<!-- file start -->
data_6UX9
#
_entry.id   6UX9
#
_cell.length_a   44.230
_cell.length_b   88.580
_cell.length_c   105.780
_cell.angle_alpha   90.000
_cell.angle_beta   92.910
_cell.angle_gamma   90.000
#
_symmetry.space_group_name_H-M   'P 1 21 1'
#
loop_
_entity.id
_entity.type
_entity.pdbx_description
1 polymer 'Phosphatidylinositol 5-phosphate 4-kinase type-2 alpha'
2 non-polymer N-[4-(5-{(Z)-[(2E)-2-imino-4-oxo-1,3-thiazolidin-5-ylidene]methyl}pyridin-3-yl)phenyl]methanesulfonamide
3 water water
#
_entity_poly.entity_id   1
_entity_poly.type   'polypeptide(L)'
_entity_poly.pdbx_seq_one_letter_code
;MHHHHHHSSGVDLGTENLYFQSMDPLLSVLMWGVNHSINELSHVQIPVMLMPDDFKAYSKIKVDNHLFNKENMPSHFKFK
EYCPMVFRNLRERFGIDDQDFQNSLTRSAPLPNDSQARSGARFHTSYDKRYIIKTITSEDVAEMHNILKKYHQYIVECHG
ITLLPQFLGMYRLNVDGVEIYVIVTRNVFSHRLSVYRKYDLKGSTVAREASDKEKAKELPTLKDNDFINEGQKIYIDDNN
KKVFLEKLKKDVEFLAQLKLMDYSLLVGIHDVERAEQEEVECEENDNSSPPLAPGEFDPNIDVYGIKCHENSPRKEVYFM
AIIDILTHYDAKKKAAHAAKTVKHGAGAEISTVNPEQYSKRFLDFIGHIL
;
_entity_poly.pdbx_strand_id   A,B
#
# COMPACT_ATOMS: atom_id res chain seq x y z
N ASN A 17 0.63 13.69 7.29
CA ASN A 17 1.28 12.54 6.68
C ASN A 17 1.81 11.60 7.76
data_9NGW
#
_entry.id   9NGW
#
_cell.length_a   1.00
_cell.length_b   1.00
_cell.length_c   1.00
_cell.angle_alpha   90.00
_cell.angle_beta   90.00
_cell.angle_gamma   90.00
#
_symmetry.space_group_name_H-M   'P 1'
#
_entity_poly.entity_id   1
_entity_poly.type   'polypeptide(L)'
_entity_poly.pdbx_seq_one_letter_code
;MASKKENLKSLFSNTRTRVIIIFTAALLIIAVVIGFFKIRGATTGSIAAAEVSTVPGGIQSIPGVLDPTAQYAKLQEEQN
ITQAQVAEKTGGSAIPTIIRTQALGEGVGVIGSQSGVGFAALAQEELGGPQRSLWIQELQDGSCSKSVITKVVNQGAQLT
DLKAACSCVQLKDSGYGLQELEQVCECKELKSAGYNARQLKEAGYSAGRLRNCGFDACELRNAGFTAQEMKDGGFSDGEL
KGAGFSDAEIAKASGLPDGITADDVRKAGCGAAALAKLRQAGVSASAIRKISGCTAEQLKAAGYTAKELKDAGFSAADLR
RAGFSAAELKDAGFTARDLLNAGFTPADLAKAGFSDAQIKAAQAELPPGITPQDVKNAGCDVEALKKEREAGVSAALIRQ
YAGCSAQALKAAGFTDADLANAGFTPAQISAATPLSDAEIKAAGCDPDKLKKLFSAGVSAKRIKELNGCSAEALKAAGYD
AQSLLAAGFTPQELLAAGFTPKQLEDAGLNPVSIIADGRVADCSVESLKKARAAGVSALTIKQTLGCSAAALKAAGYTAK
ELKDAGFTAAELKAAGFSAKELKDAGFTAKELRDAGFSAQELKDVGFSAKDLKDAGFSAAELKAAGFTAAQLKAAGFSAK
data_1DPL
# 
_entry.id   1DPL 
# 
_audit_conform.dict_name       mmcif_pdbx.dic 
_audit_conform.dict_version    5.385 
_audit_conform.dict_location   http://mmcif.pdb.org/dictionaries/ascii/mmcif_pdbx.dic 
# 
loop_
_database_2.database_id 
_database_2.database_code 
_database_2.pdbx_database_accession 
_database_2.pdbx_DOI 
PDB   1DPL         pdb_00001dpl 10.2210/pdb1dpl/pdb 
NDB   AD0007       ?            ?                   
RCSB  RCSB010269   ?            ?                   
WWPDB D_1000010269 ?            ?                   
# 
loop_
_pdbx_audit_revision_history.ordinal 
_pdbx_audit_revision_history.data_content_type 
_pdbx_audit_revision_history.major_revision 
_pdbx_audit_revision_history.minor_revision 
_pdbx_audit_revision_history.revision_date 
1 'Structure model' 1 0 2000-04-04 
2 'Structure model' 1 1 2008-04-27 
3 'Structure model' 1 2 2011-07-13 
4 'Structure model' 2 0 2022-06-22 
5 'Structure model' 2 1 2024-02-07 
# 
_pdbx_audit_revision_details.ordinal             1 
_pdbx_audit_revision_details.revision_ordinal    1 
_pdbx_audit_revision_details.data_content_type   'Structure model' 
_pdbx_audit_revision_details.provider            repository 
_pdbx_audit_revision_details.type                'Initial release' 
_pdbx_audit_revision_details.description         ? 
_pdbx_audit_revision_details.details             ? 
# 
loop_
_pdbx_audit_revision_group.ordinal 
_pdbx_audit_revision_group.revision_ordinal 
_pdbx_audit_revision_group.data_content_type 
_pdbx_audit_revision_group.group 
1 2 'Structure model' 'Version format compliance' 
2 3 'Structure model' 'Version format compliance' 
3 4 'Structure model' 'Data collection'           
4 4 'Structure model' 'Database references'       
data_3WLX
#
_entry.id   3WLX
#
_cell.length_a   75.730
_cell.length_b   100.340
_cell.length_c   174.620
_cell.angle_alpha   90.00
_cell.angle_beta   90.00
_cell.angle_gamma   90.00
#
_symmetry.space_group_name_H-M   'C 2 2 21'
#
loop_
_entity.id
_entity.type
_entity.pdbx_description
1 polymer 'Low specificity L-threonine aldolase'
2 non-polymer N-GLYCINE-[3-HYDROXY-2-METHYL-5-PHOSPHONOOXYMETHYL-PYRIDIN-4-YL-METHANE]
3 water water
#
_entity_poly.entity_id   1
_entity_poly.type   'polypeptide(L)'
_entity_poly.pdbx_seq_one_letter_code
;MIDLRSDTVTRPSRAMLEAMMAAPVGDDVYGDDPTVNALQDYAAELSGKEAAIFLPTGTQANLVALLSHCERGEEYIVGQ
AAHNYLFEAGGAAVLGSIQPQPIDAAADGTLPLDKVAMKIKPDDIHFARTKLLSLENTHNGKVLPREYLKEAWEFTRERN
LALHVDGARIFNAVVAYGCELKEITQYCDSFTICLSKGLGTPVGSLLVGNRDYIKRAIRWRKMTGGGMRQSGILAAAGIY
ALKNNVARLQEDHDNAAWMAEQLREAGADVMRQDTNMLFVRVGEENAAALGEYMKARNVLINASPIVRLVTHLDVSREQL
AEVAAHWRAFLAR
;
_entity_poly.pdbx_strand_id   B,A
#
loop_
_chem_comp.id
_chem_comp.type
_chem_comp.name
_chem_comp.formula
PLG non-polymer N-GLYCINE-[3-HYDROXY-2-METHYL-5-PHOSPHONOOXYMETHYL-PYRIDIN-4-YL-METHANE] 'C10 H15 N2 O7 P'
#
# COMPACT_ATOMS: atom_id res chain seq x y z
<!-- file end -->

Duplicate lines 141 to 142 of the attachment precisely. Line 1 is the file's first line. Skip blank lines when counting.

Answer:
_chem_comp.id
_chem_comp.type